Maui has an abundant reef system filled with a variety of tropical fish, aquatic animals and everyone’s favorite… Sea Turtles! Also known as “Honu” in Hawaii, the turtles can frequently be seen while snorkeling or resting on the beach. The island is home to 5 different turtle species, but the most common one seen is the Hawaiian Green Sea Turtle.

Hawaiian Green sea turtles are protected in the state of Hawaii, and it’s illegal to touch or harass them. It is recommended to stay at least 20 feet away from the turtles at all times. It is important to give turtles their space and to not disturb them at any time, as this can cause them stress. If someone is caught touching or harassing a sea turtle they can be penalized with a $10,000 fine!

Turtles can be spotted from the beach, sleeping and relaxing in the sand or while coming up for air in the water. If you go snorkeling, make sure that you only wear reef safe sunscreen to help keep the oceans healthy and the turtles healthy! Traditional sunscreen is toxic to the reef and causes many problems to the health of the fish and animals that inhabit it. Below we have listed some of the best spots for turtles in Maui.

Where to see turtles in Maui;

(You can click on any title for a google map of the location)

  • Turtle Town

    As the name suggests, Turtle Town is a common area for turtle sighting… and it does not disappoint! Turtle Town is located at Maluaka Beach on the South Side of Maui. Turtles love to hangout in the small sea caves and structures made from old lava formations. If you aren’t wanting to get in the water, you can stand and spot them from the shoreline. They are frequently seen popping their heads out of the water when coming up for air. There is a bathroom and shower area here making it a nice stop for the whole family.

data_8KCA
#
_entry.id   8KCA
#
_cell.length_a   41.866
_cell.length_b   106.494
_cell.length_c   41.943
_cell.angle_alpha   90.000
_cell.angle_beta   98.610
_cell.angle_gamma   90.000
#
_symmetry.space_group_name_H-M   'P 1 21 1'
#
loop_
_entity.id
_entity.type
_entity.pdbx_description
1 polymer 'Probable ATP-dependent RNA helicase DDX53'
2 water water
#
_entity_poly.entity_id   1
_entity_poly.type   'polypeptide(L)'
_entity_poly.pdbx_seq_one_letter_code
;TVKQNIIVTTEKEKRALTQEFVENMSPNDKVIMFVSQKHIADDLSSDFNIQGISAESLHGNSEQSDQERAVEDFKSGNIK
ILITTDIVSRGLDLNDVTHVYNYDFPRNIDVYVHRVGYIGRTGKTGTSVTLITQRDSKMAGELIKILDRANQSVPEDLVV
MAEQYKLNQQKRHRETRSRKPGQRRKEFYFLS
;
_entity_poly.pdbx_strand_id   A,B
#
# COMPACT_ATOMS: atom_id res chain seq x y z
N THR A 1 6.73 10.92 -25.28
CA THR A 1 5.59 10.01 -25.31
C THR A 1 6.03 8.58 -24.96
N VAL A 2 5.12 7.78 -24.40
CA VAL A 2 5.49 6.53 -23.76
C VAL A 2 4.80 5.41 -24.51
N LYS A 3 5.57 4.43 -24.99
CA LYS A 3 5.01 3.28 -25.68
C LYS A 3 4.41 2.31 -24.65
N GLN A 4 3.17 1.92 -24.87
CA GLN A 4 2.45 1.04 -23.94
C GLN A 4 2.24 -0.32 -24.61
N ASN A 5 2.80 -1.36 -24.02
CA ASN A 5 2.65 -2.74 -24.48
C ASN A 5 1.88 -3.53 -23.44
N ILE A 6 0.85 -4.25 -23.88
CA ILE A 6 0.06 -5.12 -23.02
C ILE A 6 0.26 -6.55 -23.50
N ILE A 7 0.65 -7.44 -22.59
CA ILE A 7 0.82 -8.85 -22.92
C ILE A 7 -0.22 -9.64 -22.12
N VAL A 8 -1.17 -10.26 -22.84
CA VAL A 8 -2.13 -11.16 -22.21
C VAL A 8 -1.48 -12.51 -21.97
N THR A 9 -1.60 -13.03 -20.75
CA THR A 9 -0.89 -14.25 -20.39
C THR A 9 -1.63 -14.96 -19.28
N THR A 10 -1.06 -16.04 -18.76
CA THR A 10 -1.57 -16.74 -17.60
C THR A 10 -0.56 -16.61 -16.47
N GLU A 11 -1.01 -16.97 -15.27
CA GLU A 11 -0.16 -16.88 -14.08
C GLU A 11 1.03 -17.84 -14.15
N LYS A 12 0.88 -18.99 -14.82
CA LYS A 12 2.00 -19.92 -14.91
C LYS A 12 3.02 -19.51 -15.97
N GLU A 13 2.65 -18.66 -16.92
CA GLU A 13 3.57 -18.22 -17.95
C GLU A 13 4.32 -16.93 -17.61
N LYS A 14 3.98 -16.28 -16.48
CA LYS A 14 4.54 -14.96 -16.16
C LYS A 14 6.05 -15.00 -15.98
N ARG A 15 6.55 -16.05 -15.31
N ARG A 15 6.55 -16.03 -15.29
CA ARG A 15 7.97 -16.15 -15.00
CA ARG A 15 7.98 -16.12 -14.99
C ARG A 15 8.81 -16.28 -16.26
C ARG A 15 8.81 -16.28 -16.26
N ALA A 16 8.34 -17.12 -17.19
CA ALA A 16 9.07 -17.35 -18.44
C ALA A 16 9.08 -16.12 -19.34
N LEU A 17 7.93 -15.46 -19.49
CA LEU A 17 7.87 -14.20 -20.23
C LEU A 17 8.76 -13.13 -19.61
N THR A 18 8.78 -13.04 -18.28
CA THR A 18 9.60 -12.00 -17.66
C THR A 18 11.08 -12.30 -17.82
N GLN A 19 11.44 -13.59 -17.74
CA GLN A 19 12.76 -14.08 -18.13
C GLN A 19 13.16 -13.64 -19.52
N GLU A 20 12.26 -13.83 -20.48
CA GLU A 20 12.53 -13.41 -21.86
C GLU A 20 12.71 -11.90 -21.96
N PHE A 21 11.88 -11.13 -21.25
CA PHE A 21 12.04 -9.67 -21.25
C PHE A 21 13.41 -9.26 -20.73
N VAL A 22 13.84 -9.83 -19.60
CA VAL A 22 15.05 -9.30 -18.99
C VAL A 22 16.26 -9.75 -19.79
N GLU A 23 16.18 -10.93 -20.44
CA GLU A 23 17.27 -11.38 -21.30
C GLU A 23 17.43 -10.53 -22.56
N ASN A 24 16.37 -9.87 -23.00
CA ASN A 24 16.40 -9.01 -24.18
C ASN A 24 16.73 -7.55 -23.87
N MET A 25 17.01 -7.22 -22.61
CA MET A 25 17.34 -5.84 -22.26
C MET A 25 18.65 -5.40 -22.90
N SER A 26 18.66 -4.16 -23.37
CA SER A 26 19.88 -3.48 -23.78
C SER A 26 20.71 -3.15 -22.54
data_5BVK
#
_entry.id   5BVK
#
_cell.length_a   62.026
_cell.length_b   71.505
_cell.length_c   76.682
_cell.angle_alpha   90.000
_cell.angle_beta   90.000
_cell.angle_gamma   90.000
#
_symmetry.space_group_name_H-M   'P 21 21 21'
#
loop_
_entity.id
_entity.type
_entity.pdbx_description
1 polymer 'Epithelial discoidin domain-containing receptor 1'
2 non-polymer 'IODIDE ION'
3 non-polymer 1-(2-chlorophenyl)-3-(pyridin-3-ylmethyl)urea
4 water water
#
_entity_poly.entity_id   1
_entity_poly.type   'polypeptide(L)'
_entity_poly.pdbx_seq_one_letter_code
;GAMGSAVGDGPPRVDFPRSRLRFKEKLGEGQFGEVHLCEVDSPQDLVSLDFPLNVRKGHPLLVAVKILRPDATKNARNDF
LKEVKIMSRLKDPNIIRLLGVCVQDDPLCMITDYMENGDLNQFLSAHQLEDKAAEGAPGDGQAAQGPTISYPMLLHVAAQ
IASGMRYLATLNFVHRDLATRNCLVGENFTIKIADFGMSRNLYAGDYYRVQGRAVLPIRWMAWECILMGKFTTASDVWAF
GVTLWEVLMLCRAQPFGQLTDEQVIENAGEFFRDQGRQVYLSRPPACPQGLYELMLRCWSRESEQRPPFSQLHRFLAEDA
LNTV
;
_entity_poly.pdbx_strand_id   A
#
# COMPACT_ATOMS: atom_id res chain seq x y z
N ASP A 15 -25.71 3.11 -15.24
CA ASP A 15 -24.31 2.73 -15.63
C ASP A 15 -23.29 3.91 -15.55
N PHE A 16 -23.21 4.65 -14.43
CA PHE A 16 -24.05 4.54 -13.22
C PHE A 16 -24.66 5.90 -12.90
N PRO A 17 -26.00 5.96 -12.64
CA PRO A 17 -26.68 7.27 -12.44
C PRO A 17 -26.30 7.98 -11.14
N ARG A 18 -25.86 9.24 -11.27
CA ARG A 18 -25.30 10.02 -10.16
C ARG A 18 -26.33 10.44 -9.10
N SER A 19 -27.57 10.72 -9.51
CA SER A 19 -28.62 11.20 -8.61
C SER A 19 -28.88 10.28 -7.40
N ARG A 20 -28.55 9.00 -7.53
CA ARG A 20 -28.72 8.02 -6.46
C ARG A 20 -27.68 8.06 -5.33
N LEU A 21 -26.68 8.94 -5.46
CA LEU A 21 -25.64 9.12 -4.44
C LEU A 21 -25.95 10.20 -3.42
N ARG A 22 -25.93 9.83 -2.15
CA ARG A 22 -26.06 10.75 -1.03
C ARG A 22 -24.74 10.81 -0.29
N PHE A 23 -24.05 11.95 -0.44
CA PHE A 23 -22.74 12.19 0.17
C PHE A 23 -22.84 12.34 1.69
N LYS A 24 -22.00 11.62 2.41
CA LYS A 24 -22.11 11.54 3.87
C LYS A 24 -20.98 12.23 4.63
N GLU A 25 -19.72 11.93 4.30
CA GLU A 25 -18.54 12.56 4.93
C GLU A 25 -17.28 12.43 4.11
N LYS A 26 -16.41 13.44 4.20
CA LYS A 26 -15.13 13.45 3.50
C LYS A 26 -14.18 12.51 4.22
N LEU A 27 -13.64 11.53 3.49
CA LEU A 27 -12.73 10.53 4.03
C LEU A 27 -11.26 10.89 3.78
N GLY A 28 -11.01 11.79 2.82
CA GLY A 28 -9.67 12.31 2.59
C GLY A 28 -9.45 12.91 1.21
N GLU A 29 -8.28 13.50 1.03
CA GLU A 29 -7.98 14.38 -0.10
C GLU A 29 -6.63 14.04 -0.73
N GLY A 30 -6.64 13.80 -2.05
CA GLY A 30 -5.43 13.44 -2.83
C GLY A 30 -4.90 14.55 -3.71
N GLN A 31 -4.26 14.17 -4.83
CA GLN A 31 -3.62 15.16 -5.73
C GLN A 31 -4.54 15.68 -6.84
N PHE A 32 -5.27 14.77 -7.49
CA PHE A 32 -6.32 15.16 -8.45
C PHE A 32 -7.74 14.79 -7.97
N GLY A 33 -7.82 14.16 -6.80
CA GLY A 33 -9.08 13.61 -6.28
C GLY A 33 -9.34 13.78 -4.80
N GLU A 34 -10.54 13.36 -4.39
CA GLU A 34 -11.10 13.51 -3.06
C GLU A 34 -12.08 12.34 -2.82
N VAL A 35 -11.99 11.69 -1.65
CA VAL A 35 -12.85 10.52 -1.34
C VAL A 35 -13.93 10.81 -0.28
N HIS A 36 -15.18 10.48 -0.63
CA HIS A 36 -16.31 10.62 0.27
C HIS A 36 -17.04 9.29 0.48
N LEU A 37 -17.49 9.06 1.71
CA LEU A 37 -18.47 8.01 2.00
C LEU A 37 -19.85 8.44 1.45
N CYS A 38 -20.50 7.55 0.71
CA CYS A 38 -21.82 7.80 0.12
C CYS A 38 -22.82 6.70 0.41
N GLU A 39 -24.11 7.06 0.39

• Hookipa Beach

    Hookipa Beach is located on the North Shore of Maui. It is known for frequently having turtles resting on the sand at one end of the beach. Sometimes there are so many turtles sleeping at one time, that people commonly confuse them as rocks! If you are facing the ocean, the turtles will be seen all the way to the right side of the beach (where the lower parking lot starts). You can also watch the local surfers and windsurfers catch waves off the point. This is a great place to take the family for viewing from land, but since there can be big surf and  strong currents we do not recommend getting in the water here. If you want to hangout at the beach and get in the water we recommend heading to the other side of the beach. We also recomend only getting in if the water conditions look good and you are a confident swimmer.


  • Honolua Bay

    This is one of our top recommended places to snorkel in general. You can see a wide variety of fish, turtles and even the occasional reef shark (Don’t worry they are small and not aggressive!) The turtles here can be seen swimming around the reef or hanging out on the seafloor. One you get to the rocky beach, we recommend swimming out to the right side to see the best action. Be careful when entering and exiting the ocean here, as the beach is made out of large slippery rocks. We recommend taking a boat trip to Honolua, so you can spend the most time in the water possible and not have to worry about a dangerous entry or the long swim out. Our West Maui Snorkel Tour will visit here when weather and conditions are good for the trip.

    Sail Maui West Maui Snorkel Tour


  • Mala Ramp

    At Mala boat ramp in Lahaina, there is an old pier that was destroyed by Hurricane Iniki in 1992. This created an artificial reef system that is now full of life and a great place to snorkel or scuba! Snorkelers will see turtles swimming around this area or hanging out around the structures that lay along the seafloor from the old pier. You can access this spot by swimming out from the beach, or it’s commonly visited on some of our snorkel tours (weather and season permitting).

Sail Maui West Maui Snorkel Tour